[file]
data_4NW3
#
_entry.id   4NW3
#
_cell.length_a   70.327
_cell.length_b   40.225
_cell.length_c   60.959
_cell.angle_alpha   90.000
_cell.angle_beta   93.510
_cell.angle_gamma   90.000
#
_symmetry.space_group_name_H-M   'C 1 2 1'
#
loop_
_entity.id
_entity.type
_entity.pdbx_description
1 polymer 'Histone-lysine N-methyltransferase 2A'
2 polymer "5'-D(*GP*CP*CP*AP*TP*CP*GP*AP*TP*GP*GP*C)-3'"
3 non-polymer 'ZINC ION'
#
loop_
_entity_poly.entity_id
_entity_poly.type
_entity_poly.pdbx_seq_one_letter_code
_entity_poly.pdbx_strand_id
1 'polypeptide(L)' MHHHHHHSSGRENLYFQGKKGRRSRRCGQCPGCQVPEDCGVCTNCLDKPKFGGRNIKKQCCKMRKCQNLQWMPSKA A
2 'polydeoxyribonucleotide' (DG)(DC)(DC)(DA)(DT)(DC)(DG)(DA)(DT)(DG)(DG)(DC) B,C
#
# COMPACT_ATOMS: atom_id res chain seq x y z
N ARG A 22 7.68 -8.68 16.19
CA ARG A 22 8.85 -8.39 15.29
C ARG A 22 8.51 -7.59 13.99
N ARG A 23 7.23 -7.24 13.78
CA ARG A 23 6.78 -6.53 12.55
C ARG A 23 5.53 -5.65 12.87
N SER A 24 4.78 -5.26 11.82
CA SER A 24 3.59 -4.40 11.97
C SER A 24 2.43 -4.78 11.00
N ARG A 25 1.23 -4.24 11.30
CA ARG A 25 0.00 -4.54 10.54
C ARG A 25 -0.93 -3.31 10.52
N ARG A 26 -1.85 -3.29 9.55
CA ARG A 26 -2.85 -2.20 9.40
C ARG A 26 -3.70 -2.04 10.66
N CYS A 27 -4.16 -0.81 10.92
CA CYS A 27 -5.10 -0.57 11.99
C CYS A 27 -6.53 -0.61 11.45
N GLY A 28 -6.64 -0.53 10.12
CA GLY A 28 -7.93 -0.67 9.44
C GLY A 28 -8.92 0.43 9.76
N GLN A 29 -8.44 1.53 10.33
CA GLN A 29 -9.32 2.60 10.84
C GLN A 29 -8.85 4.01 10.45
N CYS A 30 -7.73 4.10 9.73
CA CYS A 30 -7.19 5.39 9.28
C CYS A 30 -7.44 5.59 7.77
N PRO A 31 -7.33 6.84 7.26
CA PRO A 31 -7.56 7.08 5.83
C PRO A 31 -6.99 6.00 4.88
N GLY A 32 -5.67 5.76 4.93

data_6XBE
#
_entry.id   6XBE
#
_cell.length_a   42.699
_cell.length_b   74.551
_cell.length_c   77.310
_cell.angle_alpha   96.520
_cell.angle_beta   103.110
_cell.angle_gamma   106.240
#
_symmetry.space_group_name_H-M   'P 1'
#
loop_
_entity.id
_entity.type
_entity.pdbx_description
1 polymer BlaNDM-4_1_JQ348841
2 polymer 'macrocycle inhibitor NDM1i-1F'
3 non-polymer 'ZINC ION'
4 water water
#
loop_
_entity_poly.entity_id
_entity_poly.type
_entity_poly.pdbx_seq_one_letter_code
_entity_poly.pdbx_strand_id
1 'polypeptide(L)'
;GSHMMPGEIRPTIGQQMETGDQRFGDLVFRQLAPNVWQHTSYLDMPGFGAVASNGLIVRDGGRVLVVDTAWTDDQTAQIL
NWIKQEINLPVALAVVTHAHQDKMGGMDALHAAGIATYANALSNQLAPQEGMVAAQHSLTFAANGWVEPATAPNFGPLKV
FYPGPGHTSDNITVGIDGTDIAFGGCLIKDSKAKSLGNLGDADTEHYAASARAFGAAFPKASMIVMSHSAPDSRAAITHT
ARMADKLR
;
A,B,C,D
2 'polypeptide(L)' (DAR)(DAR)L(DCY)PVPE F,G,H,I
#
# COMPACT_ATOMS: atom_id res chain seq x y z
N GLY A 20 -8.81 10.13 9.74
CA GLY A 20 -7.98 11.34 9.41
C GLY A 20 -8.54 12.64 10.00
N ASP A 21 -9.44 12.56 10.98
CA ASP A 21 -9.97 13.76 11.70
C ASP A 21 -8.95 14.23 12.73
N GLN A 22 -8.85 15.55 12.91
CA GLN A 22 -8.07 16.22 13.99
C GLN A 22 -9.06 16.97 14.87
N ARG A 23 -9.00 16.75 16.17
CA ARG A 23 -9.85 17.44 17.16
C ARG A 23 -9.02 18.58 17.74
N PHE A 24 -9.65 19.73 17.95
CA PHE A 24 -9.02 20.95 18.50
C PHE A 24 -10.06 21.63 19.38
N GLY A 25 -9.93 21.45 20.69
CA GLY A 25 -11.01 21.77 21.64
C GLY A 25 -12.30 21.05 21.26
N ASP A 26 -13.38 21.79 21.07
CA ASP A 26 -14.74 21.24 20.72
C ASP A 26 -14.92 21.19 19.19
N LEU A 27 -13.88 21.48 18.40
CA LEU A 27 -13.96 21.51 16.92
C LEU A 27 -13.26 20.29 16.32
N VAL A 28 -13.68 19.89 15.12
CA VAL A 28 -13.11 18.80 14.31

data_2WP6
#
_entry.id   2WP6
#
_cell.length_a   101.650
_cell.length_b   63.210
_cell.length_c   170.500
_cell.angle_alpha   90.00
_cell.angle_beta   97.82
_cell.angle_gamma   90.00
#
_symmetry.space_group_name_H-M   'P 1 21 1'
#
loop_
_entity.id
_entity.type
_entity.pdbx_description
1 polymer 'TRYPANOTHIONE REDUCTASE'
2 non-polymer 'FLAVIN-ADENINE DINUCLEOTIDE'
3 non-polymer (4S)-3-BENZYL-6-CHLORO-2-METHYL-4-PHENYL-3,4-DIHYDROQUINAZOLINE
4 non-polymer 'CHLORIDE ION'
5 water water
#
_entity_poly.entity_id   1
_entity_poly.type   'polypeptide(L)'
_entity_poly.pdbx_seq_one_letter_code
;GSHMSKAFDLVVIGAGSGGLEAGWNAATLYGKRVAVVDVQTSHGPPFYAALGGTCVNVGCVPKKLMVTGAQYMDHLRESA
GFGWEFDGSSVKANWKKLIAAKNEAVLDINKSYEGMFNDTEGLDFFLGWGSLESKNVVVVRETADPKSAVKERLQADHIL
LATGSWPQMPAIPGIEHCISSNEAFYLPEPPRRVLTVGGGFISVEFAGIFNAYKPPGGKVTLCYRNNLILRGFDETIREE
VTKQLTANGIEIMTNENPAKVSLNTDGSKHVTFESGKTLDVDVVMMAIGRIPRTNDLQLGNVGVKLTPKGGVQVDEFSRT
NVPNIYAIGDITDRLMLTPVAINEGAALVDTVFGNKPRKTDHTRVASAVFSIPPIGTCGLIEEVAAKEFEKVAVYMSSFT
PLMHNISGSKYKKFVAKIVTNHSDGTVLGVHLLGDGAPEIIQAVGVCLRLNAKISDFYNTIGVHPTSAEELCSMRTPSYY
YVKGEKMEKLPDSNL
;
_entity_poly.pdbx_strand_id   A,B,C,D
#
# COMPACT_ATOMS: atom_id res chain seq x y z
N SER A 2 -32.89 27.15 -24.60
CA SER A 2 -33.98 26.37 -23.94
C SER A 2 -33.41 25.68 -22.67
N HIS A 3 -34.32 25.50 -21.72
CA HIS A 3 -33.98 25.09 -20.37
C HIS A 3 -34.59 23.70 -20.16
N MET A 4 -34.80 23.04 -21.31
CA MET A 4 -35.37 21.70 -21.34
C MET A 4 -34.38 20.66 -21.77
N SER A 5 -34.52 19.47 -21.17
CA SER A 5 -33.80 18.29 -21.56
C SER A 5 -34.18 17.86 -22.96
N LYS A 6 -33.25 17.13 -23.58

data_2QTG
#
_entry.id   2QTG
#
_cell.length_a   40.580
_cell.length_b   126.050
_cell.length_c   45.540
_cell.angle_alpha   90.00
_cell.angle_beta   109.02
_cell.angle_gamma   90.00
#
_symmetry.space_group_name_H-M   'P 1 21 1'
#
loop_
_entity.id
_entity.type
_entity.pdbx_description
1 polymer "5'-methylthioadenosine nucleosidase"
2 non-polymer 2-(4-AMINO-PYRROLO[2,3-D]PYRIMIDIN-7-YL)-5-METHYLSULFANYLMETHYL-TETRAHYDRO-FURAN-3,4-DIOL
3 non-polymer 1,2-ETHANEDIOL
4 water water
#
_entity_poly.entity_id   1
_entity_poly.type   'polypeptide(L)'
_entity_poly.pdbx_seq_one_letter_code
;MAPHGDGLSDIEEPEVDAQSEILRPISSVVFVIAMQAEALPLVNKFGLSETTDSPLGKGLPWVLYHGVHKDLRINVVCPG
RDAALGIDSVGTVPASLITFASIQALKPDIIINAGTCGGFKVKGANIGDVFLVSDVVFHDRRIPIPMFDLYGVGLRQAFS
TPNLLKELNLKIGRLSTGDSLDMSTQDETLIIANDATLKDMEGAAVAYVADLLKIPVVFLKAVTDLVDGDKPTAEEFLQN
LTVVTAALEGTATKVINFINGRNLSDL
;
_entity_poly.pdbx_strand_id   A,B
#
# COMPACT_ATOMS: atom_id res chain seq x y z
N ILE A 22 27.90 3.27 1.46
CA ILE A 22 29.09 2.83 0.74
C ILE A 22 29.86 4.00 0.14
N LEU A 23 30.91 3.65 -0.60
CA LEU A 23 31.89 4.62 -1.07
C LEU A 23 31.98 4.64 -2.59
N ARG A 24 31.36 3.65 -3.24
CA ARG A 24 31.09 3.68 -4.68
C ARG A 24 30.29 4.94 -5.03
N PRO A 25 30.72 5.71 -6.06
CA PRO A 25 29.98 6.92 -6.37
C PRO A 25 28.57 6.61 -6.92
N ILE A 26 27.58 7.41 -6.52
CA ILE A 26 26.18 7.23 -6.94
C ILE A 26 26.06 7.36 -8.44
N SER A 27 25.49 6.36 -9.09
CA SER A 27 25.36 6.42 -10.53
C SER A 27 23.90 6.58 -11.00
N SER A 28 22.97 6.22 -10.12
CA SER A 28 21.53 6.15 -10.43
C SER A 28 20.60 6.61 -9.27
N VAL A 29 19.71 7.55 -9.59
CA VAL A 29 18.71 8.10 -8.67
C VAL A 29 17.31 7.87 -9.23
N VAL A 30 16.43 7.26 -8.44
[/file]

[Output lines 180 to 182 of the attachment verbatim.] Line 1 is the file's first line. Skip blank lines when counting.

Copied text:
_cell.length_b   126.050
_cell.length_c   45.540
_cell.angle_alpha   90.00